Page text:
Fed Nominee Diamond Advances to Full Senate Where Victory Is ‘Doubtful’

Peter Diamond’s nomination for a Federal Reserve Board seat was approved a third time by the Senate Banking Committee with little prospect that he’ll win confirmation from the Senate as a central bank governor.

Republicans, a minority on the panel, were unified today for the first time on the issue in a vote in Washington, opposing the advance of the nomination for the Nobel Prize- winning economist to the full Senate. Twelve Democrats backed Diamond in the vote while 10 Republicans opposed him.

Senator Tim Johnson, a Democrat from South Dakota and chairman of the committee, said to reporters he’s “doubtful” that any Republicans will break party ranks to let Democrats hold a Senate vote on Diamond. Alabama Senator Richard Shelby, the committee’s senior Republican and an opponent to Diamond, said the chances of a Senate vote on Diamond are “not good.”

To win confirmation, the Obama administration and Senate Democrats must rally support from some Republican lawmakers because Democrats are short of the 60 votes needed to override procedural moves to block the nomination.

“It might be time for the president to start looking for somebody else if he hadn’t already,” Shelby said in an interview today after the vote.

Johnson told reporters today it would be up to Senate Majority Leader Harry Reid to decide whether to devote time on the Senate floor to Diamond’s candidacy. Republicans twice blocked confirmation last year for Diamond.

“I’m doubtful, but anything’s possible,” Johnson told reporters when asked if any Republicans would help Democrats override a filibuster on Diamond.

Lost Seats

The panel’s vote today was by a narrower margin than last year’s 16-7 tallies. Democrats lost seats to Republicans in November’s midterm elections.

“I don’t believe that Dr. Diamond is the right person for this job,” Shelby told the committee before the vote. “I don’t believe that he has the appropriate background or experience.”

Republicans’ unanimous vote today “sends a very strong signal to the Senate that we’re planning to oppose that nomination,” Shelby said in the interview. It’s also a “strong message” to other Republican senators, “who I hope would back us.” He said he doesn’t know of any Republicans who would support Diamond.

The White House renominated Diamond in January, marking a third try at confirmation after the Senate adjourned in December without approving him. Diamond’s initial candidacy was returned to the White House in August under a procedural objection.

Confirmed Last Year

He was first nominated to the Fed by President Barack Obama in April 2010. Republicans allowed two other nominees, Fed Vice Chairman Janet Yellen and Governor Sarah Bloom Raskin, to be confirmed last year.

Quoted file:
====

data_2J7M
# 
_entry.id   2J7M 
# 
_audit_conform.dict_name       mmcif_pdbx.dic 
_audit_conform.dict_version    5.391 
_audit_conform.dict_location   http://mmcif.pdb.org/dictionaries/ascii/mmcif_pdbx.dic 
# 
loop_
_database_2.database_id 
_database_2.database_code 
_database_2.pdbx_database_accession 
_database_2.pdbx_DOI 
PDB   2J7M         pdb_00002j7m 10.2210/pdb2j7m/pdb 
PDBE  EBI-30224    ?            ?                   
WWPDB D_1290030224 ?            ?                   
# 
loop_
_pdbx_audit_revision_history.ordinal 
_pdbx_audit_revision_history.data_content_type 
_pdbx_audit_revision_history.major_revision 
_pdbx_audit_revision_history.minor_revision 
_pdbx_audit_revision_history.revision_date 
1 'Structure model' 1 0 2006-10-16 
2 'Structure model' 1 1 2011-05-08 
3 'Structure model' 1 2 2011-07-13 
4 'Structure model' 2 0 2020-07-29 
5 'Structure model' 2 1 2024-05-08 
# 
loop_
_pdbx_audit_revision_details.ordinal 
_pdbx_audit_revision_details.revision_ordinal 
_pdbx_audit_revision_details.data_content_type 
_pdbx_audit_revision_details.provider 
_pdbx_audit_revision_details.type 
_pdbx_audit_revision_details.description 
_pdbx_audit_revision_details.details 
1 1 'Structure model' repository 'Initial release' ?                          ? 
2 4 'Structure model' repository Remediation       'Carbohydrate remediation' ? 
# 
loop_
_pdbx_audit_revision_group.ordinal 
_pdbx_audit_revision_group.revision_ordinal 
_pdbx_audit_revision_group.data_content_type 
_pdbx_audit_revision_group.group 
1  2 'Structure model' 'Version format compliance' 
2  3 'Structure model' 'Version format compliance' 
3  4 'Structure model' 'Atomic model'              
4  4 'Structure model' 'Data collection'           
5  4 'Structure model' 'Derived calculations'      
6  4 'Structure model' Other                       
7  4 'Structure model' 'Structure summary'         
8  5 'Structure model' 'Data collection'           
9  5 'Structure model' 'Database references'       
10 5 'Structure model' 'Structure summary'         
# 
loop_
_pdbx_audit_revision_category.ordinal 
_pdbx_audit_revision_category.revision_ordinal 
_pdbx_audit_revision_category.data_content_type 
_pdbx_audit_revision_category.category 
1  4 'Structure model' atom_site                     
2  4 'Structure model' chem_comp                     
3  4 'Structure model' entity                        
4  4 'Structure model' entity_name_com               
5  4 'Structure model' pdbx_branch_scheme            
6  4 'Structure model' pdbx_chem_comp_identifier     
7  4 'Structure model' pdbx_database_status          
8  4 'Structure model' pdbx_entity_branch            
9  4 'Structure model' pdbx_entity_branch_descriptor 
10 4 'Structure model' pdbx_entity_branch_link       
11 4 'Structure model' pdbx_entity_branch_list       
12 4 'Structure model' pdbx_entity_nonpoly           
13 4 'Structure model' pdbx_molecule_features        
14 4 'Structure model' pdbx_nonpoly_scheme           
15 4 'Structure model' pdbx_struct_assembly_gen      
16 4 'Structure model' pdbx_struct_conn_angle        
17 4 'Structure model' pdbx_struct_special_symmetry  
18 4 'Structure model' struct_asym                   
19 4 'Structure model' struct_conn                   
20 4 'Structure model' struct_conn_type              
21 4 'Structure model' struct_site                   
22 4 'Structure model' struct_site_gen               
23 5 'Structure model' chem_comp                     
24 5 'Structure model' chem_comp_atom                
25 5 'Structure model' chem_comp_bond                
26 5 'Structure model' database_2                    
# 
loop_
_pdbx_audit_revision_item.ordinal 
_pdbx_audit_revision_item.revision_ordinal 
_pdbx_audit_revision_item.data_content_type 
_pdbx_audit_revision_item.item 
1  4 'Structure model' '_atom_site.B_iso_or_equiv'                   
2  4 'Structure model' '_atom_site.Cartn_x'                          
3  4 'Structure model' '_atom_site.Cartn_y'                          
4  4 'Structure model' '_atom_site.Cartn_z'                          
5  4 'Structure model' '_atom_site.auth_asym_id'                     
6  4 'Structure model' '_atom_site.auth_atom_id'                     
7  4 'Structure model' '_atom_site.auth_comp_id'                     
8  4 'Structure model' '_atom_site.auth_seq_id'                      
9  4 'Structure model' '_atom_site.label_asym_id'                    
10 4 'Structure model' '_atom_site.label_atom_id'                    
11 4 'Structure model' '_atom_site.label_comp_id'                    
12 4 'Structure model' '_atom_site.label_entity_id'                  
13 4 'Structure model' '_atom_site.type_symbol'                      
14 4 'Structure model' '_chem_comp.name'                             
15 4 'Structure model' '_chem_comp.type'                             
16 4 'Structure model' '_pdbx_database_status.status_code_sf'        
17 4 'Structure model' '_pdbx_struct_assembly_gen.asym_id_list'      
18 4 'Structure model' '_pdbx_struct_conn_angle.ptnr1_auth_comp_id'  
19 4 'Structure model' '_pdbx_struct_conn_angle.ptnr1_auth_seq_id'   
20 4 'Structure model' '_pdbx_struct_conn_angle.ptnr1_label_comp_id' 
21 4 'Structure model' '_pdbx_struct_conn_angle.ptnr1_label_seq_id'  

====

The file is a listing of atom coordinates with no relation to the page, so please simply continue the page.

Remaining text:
Diamond, a professor at the Massachusetts Institute of Technology since 1966, shared the 2010 Nobel Prize in Economic Sciences in October with Dale Mortensen and Christopher Pissarides for research into the difficulties of matching supply and demand, particularly in the labor market.

Shelby says Diamond lacks monetary-policy expertise and would violate a law saying no two Fed governors may come from the same geographic region. Shelby also disagrees with Diamond’s support of stimulus spending to combat recessions.

The Nobel-winning work is a “starting place for applied research in a wide variety of areas,” including “monetary theory and analysis of the capital market,” Diamond said in March testimony before the Banking Committee.

Diamond said at the confirmation hearing that the Fed’s asset purchases aimed at lowering long-term rates with the short-term rate near zero are an “appropriate way to go.”

Lost Support

Yesterday, Diamond lost the support of the one remaining Republican senator on the banking panel to support his nomination last year.

Nebraska Senator Mike Johanns, who voted twice in the Banking Committee to back Diamond, said in a statement on his website that “with our country spending its way into a crisis, I can no longer support a nominee so vocally in favor of more spending, more stimulus, and more quantitative easing.”

Johanns was one of three Republicans, among 10 on the banking panel last year, to vote for Diamond in 2010. The other two, Utah’s Robert Bennett and New Hampshire’s Judd Gregg, are no longer in the Senate.

Fed Governor Kevin Warsh resigned effective April 2, opening a second vacancy on the central bank’s board. The White House has yet to pick a replacement. Diamond’s proposed term would end January 2014.

From Massachusetts

Shelby has said Diamond is “legally not eligible to serve” because Fed law bars having two governors come from the same region of the U.S. The nominations for both Diamond and current Fed Governor Daniel Tarullo said the men were from Massachusetts.

The White House designated Diamond as being from the Chicago Fed district to comply with the law. In a Nov. 30 interview, Diamond, a professor at MIT since 1966, said his professional connections to the region were sufficient to meet the requirements of the provision.

He cited teaching for one quarter at Northwestern University in Evanston, Illinois, seminars at Northwestern and the University of Chicago and other visits for a few days apiece to schools in the region.

The Club for Growth, an anti-tax group, said this week it would oppose Diamond’s nomination and include his confirmation vote as a “key vote” on its “Congressional Scorecard” of lawmakers.

To contact the reporter on this story: Scott Lanman in Washington at slanman@bloomberg.net.

To contact the editor responsible for this story: Christopher Wellisz at cwellisz@bloomberg.net

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